3. Slowing Down the Audio on YouTube
Almost all language learners use YouTube to watch movies, shows, and videos. Most learners probably know about the closed captions or sub-titles option that’s frequently available next to the settings button. But did you know that you can slow down the audio as well? That’s right: click the settings button (the little flower-shaped gear at the bottom right), then click the ‘speed’ option (which, by default, is set to ‘normal’) and select to run the audio at quarter speed, half speed, or three-quarter speed. Cool, huh? And super useful for slowing down fast dialogue to really hear what’s being said and how. (For fun, you can also speed up the dialogue!)
4. Listening for Lyrics in Music
Again, most learners have probably listened to their favourite songs with the song lyrics overlaid. But for more active listening, try this. Over at LyricsTraining, engage with your favourite songs in a new way: as you listen to your chosen song, fill in gaps in the lyrics. Newer learners might start with the option that allows you to fill in the gaps with words from a list; more experienced learners might want to write in the words themselves. Your choice! A great resource to attune your ear, especially if you love music.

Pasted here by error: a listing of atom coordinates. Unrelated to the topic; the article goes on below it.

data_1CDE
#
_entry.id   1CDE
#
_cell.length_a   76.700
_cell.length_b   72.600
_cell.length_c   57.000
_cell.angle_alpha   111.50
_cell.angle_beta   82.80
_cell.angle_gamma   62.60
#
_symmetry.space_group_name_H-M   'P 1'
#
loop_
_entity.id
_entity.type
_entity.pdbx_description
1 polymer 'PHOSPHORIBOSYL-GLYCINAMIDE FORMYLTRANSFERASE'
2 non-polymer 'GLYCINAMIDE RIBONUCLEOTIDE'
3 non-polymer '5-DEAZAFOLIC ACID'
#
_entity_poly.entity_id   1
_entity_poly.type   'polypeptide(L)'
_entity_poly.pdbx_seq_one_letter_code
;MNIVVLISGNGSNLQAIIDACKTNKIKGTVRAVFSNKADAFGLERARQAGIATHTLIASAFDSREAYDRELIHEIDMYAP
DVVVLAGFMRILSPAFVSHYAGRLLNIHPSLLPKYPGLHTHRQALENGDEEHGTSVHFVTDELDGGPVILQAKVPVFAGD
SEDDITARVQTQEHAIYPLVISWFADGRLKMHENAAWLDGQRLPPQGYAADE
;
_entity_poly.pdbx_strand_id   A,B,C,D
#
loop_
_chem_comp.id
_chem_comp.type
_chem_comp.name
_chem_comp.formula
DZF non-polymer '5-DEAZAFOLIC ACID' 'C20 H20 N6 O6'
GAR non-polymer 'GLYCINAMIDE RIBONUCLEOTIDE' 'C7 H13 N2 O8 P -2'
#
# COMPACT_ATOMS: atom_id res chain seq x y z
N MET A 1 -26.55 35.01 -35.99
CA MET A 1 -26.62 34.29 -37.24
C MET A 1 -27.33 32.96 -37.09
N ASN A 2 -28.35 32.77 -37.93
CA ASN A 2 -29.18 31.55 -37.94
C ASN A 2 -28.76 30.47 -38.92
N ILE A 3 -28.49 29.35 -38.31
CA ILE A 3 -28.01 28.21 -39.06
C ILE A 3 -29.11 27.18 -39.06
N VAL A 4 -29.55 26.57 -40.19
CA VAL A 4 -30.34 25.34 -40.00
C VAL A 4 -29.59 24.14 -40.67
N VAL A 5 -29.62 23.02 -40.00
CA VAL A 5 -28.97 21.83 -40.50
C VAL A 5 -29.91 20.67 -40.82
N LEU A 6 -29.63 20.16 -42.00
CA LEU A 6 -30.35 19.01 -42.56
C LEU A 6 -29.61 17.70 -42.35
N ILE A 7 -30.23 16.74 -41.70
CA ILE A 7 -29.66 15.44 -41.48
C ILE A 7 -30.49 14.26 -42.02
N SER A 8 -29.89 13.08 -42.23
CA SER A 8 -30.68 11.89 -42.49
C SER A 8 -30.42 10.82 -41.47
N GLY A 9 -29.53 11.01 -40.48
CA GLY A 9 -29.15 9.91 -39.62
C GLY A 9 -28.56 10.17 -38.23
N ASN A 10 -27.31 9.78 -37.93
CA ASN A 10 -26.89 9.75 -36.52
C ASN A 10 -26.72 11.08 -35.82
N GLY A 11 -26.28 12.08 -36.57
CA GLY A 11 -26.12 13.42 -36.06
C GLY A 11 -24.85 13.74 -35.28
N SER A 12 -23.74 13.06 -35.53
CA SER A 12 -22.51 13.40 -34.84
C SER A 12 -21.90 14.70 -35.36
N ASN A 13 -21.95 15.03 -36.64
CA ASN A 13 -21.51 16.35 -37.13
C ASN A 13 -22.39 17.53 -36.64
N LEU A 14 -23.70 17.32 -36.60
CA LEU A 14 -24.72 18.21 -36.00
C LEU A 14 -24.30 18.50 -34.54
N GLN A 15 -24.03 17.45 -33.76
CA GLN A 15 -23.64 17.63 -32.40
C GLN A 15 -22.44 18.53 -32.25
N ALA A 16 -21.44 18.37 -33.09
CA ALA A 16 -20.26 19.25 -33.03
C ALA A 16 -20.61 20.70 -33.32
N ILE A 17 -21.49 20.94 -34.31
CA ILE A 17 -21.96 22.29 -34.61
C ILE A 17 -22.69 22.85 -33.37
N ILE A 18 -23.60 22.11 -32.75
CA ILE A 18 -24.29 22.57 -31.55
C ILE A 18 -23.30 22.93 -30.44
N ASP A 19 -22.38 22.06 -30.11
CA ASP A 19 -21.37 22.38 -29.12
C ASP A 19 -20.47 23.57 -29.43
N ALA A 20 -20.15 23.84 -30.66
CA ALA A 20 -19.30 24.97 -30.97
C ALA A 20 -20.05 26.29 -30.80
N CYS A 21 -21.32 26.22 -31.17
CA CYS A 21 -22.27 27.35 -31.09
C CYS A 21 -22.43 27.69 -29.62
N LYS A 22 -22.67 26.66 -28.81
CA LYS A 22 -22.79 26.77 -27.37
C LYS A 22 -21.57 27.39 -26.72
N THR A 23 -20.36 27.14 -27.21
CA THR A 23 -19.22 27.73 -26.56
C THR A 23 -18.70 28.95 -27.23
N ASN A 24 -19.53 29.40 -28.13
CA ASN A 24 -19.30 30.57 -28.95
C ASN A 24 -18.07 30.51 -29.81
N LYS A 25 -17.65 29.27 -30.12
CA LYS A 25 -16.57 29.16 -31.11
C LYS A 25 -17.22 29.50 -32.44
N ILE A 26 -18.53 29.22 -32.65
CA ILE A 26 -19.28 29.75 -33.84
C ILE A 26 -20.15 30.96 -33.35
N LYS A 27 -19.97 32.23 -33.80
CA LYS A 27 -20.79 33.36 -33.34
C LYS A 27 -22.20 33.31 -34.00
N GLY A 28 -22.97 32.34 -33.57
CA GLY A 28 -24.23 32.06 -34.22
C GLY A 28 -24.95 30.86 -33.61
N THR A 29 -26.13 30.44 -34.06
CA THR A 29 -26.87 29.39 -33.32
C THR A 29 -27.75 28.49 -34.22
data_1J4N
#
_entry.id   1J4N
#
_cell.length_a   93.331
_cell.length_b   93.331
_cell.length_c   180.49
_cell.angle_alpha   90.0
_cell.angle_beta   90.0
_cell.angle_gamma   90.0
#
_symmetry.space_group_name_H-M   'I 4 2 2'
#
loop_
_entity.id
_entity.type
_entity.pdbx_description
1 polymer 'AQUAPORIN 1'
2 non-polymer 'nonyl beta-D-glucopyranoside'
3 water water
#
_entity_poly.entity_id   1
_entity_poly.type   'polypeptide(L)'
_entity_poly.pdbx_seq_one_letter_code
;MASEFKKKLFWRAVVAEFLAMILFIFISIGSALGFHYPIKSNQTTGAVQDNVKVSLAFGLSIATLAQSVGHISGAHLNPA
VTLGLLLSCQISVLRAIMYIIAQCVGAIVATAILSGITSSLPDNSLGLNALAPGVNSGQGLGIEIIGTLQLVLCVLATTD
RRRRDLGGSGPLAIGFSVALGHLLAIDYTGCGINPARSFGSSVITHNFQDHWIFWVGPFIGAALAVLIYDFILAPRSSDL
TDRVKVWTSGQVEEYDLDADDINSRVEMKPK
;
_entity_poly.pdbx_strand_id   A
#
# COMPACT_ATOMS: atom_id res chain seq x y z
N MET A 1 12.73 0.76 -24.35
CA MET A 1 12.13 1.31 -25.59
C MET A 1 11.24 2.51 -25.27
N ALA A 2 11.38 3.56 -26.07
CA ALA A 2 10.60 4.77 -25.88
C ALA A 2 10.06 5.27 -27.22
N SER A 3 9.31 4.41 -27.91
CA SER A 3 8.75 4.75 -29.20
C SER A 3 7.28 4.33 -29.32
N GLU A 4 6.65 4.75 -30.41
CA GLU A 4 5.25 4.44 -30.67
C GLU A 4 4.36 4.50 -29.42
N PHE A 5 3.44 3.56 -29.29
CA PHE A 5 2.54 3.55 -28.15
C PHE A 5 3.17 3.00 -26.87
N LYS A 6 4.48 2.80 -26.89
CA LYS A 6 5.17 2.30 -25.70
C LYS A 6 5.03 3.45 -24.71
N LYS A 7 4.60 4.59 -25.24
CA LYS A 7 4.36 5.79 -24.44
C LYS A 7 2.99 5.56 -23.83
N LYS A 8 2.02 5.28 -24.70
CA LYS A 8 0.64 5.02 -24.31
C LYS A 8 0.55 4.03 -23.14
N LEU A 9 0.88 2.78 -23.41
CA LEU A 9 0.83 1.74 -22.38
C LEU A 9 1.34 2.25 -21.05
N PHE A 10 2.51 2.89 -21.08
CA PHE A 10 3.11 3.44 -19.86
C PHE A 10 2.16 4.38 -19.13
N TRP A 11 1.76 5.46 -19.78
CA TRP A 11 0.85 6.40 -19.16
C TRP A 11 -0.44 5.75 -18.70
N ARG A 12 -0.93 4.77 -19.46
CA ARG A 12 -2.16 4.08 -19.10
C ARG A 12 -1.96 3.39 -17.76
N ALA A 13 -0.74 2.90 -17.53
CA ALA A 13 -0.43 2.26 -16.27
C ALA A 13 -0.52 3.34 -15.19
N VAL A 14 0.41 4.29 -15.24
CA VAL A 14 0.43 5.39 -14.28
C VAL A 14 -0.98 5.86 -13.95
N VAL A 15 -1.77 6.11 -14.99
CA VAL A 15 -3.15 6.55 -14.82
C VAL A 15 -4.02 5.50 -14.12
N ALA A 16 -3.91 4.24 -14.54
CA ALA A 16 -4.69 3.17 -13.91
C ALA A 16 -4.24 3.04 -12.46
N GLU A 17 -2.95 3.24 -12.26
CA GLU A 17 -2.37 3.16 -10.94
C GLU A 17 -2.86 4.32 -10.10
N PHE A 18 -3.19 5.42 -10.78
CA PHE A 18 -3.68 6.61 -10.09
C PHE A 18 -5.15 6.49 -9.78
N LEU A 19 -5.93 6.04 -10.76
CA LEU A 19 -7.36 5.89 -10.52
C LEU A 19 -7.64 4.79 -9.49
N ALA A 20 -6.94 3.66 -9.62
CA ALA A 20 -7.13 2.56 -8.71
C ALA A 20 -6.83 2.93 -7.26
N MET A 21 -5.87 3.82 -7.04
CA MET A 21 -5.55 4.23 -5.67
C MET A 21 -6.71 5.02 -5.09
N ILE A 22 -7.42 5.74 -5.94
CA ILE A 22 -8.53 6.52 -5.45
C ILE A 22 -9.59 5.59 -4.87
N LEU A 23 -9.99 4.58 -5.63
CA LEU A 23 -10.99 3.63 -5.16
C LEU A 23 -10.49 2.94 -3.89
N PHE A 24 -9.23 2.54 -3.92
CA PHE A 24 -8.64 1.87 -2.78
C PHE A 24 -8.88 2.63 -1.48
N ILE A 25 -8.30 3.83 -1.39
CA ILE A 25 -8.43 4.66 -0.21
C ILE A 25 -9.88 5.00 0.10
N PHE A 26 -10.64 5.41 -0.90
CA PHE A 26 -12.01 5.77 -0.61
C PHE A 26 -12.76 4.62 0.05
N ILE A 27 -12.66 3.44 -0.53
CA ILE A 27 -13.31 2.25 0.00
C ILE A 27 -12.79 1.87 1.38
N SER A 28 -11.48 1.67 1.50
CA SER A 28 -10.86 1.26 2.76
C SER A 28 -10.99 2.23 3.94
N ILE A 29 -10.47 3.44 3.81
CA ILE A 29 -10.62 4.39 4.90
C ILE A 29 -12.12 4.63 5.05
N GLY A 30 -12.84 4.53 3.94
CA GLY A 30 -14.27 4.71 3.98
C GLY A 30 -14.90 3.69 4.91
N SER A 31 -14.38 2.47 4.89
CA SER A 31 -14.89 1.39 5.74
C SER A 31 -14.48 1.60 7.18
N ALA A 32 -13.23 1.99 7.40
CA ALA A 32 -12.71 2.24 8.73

Finally, we all know the importance of reading in language learning. Recent studies go one step further to emphasize the value of multimodal input in acquiring and holding on to vocabulary, for example. So, what does that mean? In short, combinations of pictures, words, and audio present learners with more efficient learning opportunities. And, lucky for us, multimodal environments are what the internet’s made of. So, off to the internet again for my all-time favourite news website for language learners.
5. Reading - Seeing - Hearing the News
Most national and international English newspapers run websites and many have special sections devoted to English language learning. I frequently find these sites difficult to navigate, especially if you want to find a good read quickly. The Times In Plain English Times in Plain English has solved all that and more while offering up easy-to-read adaptions of news articles from all The Times’ papers worldwide. Articles come with the expected photos, maps, and visuals, and – get this – a reader can listen to any part of any article by highlighting it, then clicking on the audio button. It gets better: embedded in articles are links to Wikipedia or other sources for terms, phrases, or words that might need further explanation. Plus a handy link to the original article is included at the bottom of the page. An all-round winner for expedited multimodal learning!
So there you are: 5 super-easy, super-fun, and surefire ways to rock your English learning. Have fun!